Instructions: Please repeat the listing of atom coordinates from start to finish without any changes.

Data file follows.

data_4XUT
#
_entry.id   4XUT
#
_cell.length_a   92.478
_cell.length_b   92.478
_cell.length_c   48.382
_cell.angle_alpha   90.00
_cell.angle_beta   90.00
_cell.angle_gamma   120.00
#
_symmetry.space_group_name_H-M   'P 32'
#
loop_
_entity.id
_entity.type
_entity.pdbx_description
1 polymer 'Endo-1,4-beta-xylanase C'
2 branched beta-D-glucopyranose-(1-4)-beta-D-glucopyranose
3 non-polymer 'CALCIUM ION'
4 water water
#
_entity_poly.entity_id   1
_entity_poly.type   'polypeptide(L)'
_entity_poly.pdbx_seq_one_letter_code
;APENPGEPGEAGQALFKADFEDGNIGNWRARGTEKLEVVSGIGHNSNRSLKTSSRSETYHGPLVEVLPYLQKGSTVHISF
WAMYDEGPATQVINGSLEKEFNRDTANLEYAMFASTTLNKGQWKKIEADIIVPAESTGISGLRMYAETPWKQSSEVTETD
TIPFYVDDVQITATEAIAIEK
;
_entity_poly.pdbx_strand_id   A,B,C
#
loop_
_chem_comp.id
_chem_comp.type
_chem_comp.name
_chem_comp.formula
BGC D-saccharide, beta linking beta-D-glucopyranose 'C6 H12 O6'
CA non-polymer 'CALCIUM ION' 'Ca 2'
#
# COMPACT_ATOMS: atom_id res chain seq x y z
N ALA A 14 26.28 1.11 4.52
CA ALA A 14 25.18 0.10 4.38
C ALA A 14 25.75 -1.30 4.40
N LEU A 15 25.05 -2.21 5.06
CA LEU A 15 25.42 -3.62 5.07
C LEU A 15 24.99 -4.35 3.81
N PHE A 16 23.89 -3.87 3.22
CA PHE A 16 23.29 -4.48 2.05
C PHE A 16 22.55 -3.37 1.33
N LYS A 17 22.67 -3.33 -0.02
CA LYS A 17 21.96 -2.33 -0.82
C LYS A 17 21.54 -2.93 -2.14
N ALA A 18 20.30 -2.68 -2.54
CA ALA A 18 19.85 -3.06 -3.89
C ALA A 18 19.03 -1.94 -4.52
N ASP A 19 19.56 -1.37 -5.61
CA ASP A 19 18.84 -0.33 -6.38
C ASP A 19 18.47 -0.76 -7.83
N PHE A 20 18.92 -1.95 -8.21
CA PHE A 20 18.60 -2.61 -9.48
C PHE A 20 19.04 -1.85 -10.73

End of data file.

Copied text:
data_4XUT
#
_entry.id   4XUT
#
_cell.length_a   92.478
_cell.length_b   92.478
_cell.length_c   48.382
_cell.angle_alpha   90.00
_cell.angle_beta   90.00
_cell.angle_gamma   120.00
#
_symmetry.space_group_name_H-M   'P 32'
#
loop_
_entity.id
_entity.type
_entity.pdbx_description
1 polymer 'Endo-1,4-beta-xylanase C'
2 branched beta-D-glucopyranose-(1-4)-beta-D-glucopyranose
3 non-polymer 'CALCIUM ION'
4 water water
#
_entity_poly.entity_id   1
_entity_poly.type   'polypeptide(L)'
_entity_poly.pdbx_seq_one_letter_code
;APENPGEPGEAGQALFKADFEDGNIGNWRARGTEKLEVVSGIGHNSNRSLKTSSRSETYHGPLVEVLPYLQKGSTVHISF
WAMYDEGPATQVINGSLEKEFNRDTANLEYAMFASTTLNKGQWKKIEADIIVPAESTGISGLRMYAETPWKQSSEVTETD
TIPFYVDDVQITATEAIAIEK
;
_entity_poly.pdbx_strand_id   A,B,C
#
loop_
_chem_comp.id
_chem_comp.type
_chem_comp.name
_chem_comp.formula
BGC D-saccharide, beta linking beta-D-glucopyranose 'C6 H12 O6'
CA non-polymer 'CALCIUM ION' 'Ca 2'
#
# COMPACT_ATOMS: atom_id res chain seq x y z
N ALA A 14 26.28 1.11 4.52
CA ALA A 14 25.18 0.10 4.38
C ALA A 14 25.75 -1.30 4.40
N LEU A 15 25.05 -2.21 5.06
CA LEU A 15 25.42 -3.62 5.07
C LEU A 15 24.99 -4.35 3.81
N PHE A 16 23.89 -3.87 3.22
CA PHE A 16 23.29 -4.48 2.05
C PHE A 16 22.55 -3.37 1.33
N LYS A 17 22.67 -3.33 -0.02
CA LYS A 17 21.96 -2.33 -0.82
C LYS A 17 21.54 -2.93 -2.14
N ALA A 18 20.30 -2.68 -2.54
CA ALA A 18 19.85 -3.06 -3.89
C ALA A 18 19.03 -1.94 -4.52
N ASP A 19 19.56 -1.37 -5.61
CA ASP A 19 18.84 -0.33 -6.38
C ASP A 19 18.47 -0.76 -7.83
N PHE A 20 18.92 -1.95 -8.21
CA PHE A 20 18.60 -2.61 -9.48
C PHE A 20 19.04 -1.85 -10.73